News Stories, 22 November 2007
DZALEKA, Malawi, November 22 (UNHCR) – The UN refugee agency and the government of Malawi are conducting a registration of all the residents in Dzaleka refugee camp to improve the protection, management and assistance to refugees and asylum seekers in the country.
"This registration is a vital part of helping refugees," said Matewos Beraki, acting head of the UNHCR office in Malawi. "It will provide us not just with numbers but with the details about the people in the camp that would help us to find permanent solutions to their situation."
The joint exercise, funded by a contribution from the European Union, began on Monday and will take until the middle of December to complete. A subsequent registration of refugees who are allowed by the authorities to live in the nearby capital, Lilongwe, and elsewhere in Malawi will be conducted in early December.
UNHCR and the government agreed it was imperative to verify and update the existing figures, which showed that Malawi was hosting about 4,000 recognized refugees and a similar number of applicants for asylum. Almost all live at Dzaleka. A second refugee camp, Luwani, was closed earlier this year and the residents relocated to Dzaleka.
"We are realizing during this registration that the existing data were poor – often incomplete and inaccurate," said Andrew Hopkins, the UNHCR registration officer for southern Africa who directed the exercise. "The questions we are asking now should lead to profiling that allows us to understand each individual better and lead to solutions."
The details gathered by the teams, which were assembled and trained by UNHCR, will give profiles of each individual that is essential for planning how to care for refugees now and suggesting potential solutions for their future.
Individuals needing special protection, such as unaccompanied children who had been staying with other families, have been identified. There have also been divorces, marriages and births that had gone unrecorded since the last time the data was checked in 2004.
The household profiling information being entered into the UNHCR database this time includes job skills, education, languages spoken and many details of local connections like work permits, marriage and bank accounts. This could strengthen a case for local integration, although Malawi at present does not allow that step for refugees.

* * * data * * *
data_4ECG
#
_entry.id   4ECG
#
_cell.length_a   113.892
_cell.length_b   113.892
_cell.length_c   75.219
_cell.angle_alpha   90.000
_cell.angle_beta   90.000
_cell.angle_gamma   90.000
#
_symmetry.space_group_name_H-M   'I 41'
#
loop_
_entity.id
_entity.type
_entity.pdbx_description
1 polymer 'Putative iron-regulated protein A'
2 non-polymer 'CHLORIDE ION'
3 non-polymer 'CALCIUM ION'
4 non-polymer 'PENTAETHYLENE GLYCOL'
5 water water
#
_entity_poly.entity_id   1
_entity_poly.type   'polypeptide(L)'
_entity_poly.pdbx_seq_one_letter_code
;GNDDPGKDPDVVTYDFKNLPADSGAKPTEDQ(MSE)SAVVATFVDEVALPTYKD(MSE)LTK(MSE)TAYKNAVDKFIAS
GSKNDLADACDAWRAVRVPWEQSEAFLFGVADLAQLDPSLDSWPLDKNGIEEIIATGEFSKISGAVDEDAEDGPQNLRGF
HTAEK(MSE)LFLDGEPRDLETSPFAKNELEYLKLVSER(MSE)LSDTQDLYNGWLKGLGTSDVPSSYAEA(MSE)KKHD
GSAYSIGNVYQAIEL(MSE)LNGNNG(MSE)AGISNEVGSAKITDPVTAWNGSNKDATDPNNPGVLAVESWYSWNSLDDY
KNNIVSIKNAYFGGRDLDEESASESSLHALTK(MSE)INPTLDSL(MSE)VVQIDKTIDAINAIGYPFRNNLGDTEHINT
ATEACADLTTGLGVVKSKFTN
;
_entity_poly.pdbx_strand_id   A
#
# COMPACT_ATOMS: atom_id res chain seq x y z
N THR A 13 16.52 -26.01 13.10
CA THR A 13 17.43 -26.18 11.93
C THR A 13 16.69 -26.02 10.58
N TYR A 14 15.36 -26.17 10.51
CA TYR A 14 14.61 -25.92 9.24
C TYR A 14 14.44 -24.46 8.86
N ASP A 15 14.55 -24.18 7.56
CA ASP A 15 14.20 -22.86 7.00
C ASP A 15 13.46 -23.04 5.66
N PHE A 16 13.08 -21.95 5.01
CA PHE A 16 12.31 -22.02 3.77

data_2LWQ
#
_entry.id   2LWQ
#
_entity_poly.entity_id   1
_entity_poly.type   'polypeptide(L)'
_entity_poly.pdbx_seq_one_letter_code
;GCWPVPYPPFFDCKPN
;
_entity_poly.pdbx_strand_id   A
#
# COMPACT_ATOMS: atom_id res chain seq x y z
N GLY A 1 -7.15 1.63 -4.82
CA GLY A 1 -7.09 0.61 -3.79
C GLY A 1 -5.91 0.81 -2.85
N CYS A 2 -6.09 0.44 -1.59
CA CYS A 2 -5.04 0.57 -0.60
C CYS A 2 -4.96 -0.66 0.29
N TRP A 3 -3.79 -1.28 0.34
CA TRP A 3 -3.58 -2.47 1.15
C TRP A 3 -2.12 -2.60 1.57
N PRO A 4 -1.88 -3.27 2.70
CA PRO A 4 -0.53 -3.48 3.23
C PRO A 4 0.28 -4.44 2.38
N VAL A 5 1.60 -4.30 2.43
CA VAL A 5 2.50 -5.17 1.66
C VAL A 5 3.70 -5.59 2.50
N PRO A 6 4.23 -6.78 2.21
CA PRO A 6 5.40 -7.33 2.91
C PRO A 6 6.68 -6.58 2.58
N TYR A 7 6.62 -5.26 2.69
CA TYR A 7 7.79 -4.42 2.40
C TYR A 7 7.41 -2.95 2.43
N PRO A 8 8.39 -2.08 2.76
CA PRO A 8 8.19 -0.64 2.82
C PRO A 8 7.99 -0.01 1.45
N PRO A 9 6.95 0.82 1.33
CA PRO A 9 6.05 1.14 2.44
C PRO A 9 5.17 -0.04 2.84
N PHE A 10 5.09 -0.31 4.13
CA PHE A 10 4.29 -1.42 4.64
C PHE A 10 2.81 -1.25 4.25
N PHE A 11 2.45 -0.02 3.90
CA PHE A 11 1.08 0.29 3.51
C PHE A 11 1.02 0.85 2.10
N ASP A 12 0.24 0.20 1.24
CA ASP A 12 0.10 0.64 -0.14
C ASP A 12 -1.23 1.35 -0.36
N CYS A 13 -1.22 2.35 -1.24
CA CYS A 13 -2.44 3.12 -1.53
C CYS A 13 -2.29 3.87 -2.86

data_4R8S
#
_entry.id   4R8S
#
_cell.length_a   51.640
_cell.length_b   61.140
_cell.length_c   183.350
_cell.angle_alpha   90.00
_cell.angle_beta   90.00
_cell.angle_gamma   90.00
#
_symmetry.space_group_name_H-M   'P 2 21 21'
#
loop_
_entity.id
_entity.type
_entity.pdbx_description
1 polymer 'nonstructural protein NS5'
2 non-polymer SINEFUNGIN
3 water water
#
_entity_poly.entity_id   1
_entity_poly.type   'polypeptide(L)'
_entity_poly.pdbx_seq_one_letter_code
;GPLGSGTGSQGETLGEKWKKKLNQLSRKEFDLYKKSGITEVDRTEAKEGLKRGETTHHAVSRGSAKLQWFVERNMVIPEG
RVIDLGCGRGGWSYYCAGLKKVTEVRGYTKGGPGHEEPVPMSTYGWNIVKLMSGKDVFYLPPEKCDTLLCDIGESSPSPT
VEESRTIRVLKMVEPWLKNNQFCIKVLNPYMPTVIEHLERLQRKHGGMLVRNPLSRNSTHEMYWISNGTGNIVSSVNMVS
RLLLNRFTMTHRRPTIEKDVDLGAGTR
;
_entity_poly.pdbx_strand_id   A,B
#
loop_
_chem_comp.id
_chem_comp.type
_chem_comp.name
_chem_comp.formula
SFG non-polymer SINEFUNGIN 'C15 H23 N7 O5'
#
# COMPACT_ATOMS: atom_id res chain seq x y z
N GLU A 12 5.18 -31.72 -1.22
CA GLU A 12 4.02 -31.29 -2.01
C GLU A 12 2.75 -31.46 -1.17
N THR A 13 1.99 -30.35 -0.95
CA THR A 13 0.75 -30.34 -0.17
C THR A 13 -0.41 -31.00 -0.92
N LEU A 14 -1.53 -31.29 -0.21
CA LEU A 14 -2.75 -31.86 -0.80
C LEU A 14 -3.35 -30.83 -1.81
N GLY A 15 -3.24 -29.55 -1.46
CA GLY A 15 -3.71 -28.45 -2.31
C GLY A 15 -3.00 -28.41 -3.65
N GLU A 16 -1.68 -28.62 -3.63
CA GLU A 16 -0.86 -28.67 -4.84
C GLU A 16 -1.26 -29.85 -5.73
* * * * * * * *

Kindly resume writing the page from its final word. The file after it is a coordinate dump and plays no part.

A range of questions on the intention to repatriate – or the reasons not to return – are vital for assessing prospects for repatriation from Malawi. Most refugees in Malawi came from the Democratic Republic of the Congo, Rwanda or Burundi, but few in recent years have asked UNHCR to assist their return home.
That has left resettlement to a third country – the other solution used by UNHCR – as the main option pursued in recent years. The profile material gained in the registration will also ease the selection of potential resettlement cases.
The registration had been preceded by a publicity campaign to ensure refugees and asylum seekers in Malawi were aware of the exercise. Inevitably, there were some rumours that the registration – which is a worldwide activity by UNHCR – was a step toward forced repatriation.
UNHCR is never involved in forced repatriation and on a tour of Dzaleka Refugee Camp and at a subsequent news conference, Malawi's Deputy Minister of Home Affairs Symon Vuwa Kaunda emphasized that the registration aimed merely to improve the knowledge of UNHCR and the government.
"The information gathered by the exercise by the government and UNHCR will allow UNHCR to explore durable solutions," the deputy minister said. "The exercise will be solely for the purpose of registering, protecting and assisting the population of concern."
Each refugee over the age of 18 years will receive a plastic identification card issued by the government, which provides important protection when they are outside the camp. The refugee card is valid for five years and the asylum seeker card for one year, on the assumption that an application for refugee status could be decided during that period.
The next challenge for UNHCR, which is conducting similar registrations across southern Africa, is to ensure databases are continually updated. The UN refugee agency is examining how to ensure each country has trained staff amending the information to record births, newly recognized refugees, newly arrived asylum seekers and those refugees for whom a durable solution has been found.
By Jack Redden in Dzaleka, Malawi